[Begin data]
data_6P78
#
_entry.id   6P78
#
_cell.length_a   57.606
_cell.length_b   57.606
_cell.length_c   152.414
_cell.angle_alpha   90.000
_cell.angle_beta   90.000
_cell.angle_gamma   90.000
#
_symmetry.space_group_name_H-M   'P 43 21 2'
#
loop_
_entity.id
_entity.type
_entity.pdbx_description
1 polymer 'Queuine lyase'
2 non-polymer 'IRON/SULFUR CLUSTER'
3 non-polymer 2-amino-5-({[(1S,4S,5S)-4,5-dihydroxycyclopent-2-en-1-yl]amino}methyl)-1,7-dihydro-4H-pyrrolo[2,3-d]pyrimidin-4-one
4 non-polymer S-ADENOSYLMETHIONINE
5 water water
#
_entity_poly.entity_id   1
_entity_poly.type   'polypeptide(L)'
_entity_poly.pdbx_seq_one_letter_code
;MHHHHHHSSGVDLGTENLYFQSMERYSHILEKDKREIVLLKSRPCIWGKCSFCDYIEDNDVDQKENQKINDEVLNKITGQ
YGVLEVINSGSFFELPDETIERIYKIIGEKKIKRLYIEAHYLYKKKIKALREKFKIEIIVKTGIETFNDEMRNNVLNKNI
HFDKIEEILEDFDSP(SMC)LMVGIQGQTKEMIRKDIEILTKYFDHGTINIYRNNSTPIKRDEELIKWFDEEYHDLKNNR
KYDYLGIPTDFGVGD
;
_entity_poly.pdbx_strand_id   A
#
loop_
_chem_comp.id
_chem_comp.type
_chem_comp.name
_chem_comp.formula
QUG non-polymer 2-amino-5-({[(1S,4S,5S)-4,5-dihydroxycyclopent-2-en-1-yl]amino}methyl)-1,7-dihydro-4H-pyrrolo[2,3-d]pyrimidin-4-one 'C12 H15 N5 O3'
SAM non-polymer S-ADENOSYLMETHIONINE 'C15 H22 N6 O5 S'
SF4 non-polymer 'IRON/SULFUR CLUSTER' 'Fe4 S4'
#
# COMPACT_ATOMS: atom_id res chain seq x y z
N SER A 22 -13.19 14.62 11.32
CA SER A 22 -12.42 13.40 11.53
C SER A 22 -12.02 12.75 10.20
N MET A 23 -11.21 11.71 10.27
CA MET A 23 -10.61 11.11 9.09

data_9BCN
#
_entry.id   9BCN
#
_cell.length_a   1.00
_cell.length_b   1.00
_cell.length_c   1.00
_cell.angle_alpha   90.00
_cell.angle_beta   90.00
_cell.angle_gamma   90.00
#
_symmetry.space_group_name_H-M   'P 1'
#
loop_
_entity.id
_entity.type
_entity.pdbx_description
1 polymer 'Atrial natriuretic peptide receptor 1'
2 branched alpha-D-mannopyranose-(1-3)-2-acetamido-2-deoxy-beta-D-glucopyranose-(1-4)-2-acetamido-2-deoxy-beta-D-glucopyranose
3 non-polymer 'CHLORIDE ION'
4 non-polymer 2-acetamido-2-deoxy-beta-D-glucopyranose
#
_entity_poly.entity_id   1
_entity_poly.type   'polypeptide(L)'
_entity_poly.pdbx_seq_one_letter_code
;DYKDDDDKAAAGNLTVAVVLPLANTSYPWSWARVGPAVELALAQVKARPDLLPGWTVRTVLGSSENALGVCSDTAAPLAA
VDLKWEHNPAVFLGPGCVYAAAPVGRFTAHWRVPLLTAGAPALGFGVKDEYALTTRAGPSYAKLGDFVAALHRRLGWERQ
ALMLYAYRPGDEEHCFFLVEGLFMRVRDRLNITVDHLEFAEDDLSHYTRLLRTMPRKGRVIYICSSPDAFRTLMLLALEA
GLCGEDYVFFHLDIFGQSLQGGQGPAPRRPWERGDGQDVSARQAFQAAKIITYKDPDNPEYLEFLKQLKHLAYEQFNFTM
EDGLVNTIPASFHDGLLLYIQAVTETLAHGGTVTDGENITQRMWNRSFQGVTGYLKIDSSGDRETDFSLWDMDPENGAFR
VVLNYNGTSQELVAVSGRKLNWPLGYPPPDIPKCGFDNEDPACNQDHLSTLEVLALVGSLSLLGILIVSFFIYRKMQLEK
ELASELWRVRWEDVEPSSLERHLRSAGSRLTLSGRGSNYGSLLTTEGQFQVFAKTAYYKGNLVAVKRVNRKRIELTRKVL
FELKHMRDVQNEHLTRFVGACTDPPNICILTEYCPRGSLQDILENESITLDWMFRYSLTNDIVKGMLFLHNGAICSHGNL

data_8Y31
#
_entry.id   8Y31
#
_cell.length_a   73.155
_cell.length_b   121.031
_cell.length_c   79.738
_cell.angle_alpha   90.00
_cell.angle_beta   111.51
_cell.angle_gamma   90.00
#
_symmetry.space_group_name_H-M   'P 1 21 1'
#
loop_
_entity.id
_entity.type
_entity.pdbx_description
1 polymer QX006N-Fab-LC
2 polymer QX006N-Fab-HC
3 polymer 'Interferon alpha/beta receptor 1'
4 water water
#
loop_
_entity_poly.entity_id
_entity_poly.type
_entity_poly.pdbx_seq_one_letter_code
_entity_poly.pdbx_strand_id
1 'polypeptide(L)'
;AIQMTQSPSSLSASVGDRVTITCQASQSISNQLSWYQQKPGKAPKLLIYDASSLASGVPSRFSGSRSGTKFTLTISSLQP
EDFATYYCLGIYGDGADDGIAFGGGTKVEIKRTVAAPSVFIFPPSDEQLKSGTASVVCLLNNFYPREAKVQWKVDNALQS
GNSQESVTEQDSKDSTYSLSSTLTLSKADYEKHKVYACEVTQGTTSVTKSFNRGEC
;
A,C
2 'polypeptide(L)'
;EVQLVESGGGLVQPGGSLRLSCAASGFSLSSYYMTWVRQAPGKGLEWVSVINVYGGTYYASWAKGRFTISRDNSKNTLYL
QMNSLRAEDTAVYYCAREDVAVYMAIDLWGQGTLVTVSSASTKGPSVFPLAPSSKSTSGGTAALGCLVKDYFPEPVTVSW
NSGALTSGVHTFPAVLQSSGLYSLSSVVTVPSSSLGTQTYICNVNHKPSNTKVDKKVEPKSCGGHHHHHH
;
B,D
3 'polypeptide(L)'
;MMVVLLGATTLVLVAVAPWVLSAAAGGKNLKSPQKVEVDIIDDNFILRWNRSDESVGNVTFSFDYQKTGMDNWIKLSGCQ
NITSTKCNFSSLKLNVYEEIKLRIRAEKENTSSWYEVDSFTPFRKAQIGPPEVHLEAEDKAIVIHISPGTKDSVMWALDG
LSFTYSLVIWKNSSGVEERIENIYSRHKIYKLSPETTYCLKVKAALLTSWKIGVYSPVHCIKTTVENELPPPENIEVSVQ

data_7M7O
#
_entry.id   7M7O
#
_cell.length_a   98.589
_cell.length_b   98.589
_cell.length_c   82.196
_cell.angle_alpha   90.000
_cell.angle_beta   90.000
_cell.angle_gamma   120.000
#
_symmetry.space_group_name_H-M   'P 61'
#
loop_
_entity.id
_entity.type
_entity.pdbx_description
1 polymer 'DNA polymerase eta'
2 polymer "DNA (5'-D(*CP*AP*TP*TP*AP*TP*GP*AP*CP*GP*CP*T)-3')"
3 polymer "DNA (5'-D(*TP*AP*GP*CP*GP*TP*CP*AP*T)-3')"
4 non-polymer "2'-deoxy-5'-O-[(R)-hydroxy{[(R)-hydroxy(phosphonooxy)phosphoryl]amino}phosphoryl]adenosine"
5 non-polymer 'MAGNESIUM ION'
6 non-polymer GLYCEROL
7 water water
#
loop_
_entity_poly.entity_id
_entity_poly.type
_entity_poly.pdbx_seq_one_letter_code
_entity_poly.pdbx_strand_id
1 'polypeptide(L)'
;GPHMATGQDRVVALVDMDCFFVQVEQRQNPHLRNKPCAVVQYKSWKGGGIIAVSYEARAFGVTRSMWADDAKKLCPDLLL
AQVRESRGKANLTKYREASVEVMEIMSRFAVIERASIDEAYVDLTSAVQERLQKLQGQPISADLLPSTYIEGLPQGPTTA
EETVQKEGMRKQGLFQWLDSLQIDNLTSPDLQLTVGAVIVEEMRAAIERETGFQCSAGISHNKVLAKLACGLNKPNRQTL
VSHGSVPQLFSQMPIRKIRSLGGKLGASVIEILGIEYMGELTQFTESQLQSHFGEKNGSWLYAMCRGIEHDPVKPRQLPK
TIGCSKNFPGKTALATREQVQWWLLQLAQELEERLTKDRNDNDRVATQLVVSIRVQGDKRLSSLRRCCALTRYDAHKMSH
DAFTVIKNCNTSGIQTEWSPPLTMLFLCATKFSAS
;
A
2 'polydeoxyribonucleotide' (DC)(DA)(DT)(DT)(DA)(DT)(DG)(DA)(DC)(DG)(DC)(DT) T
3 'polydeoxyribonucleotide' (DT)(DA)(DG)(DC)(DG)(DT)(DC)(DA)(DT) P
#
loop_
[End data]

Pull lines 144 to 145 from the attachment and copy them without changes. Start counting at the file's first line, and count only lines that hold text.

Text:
3 polymer "DNA (5'-D(*TP*AP*GP*CP*GP*TP*CP*AP*T)-3')"
4 non-polymer "2'-deoxy-5'-O-[(R)-hydroxy{[(R)-hydroxy(phosphonooxy)phosphoryl]amino}phosphoryl]adenosine"